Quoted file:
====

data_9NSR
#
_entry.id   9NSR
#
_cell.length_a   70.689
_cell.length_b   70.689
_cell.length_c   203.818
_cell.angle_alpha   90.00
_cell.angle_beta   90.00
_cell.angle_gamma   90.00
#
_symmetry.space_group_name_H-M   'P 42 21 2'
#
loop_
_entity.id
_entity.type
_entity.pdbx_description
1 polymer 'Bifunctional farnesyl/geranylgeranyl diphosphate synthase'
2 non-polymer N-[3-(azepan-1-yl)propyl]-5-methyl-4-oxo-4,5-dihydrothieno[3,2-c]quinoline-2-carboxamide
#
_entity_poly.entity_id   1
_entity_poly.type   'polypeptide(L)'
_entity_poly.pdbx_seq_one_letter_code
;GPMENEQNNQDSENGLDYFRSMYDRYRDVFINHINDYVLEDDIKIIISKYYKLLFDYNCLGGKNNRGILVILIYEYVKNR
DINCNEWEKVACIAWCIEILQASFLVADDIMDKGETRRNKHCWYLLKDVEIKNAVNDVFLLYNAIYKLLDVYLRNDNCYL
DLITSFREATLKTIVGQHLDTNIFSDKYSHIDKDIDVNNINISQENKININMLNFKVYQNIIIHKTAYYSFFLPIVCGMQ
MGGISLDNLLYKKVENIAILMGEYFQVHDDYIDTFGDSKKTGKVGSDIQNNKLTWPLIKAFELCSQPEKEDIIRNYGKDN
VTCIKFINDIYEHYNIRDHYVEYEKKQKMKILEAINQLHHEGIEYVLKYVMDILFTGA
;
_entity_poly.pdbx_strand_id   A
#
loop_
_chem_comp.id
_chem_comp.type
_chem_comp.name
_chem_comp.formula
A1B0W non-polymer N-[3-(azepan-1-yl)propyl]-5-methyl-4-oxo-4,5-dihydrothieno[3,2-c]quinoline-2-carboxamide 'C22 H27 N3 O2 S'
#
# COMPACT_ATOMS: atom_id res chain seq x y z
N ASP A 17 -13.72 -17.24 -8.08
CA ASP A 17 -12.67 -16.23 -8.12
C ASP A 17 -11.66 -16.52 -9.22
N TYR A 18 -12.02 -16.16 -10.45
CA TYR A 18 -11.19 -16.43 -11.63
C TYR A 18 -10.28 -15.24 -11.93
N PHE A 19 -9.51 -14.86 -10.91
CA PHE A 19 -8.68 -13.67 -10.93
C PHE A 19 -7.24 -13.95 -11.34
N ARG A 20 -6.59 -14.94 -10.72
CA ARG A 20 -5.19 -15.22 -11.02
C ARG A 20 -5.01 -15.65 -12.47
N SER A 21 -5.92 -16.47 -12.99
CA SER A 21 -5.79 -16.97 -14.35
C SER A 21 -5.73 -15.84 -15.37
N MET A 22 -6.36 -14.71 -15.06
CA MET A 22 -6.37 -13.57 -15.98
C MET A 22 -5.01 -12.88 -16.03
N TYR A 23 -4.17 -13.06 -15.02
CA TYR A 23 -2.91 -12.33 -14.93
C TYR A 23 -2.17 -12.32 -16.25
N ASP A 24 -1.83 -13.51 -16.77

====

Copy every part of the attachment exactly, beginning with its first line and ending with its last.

data_9NSR
#
_entry.id   9NSR
#
_cell.length_a   70.689
_cell.length_b   70.689
_cell.length_c   203.818
_cell.angle_alpha   90.00
_cell.angle_beta   90.00
_cell.angle_gamma   90.00
#
_symmetry.space_group_name_H-M   'P 42 21 2'
#
loop_
_entity.id
_entity.type
_entity.pdbx_description
1 polymer 'Bifunctional farnesyl/geranylgeranyl diphosphate synthase'
2 non-polymer N-[3-(azepan-1-yl)propyl]-5-methyl-4-oxo-4,5-dihydrothieno[3,2-c]quinoline-2-carboxamide
#
_entity_poly.entity_id   1
_entity_poly.type   'polypeptide(L)'
_entity_poly.pdbx_seq_one_letter_code
;GPMENEQNNQDSENGLDYFRSMYDRYRDVFINHINDYVLEDDIKIIISKYYKLLFDYNCLGGKNNRGILVILIYEYVKNR
DINCNEWEKVACIAWCIEILQASFLVADDIMDKGETRRNKHCWYLLKDVEIKNAVNDVFLLYNAIYKLLDVYLRNDNCYL
DLITSFREATLKTIVGQHLDTNIFSDKYSHIDKDIDVNNINISQENKININMLNFKVYQNIIIHKTAYYSFFLPIVCGMQ
MGGISLDNLLYKKVENIAILMGEYFQVHDDYIDTFGDSKKTGKVGSDIQNNKLTWPLIKAFELCSQPEKEDIIRNYGKDN
VTCIKFINDIYEHYNIRDHYVEYEKKQKMKILEAINQLHHEGIEYVLKYVMDILFTGA
;
_entity_poly.pdbx_strand_id   A
#
loop_
_chem_comp.id
_chem_comp.type
_chem_comp.name
_chem_comp.formula
A1B0W non-polymer N-[3-(azepan-1-yl)propyl]-5-methyl-4-oxo-4,5-dihydrothieno[3,2-c]quinoline-2-carboxamide 'C22 H27 N3 O2 S'
#
# COMPACT_ATOMS: atom_id res chain seq x y z
N ASP A 17 -13.72 -17.24 -8.08
CA ASP A 17 -12.67 -16.23 -8.12
C ASP A 17 -11.66 -16.52 -9.22
N TYR A 18 -12.02 -16.16 -10.45
CA TYR A 18 -11.19 -16.43 -11.63
C TYR A 18 -10.28 -15.24 -11.93
N PHE A 19 -9.51 -14.86 -10.91
CA PHE A 19 -8.68 -13.67 -10.93
C PHE A 19 -7.24 -13.95 -11.34
N ARG A 20 -6.59 -14.94 -10.72
CA ARG A 20 -5.19 -15.22 -11.02
C ARG A 20 -5.01 -15.65 -12.47
N SER A 21 -5.92 -16.47 -12.99
CA SER A 21 -5.79 -16.97 -14.35
C SER A 21 -5.73 -15.84 -15.37
N MET A 22 -6.36 -14.71 -15.06
CA MET A 22 -6.37 -13.57 -15.98
C MET A 22 -5.01 -12.88 -16.03
N TYR A 23 -4.17 -13.06 -15.02
CA TYR A 23 -2.91 -12.33 -14.93
C TYR A 23 -2.17 -12.32 -16.25
N ASP A 24 -1.83 -13.51 -16.77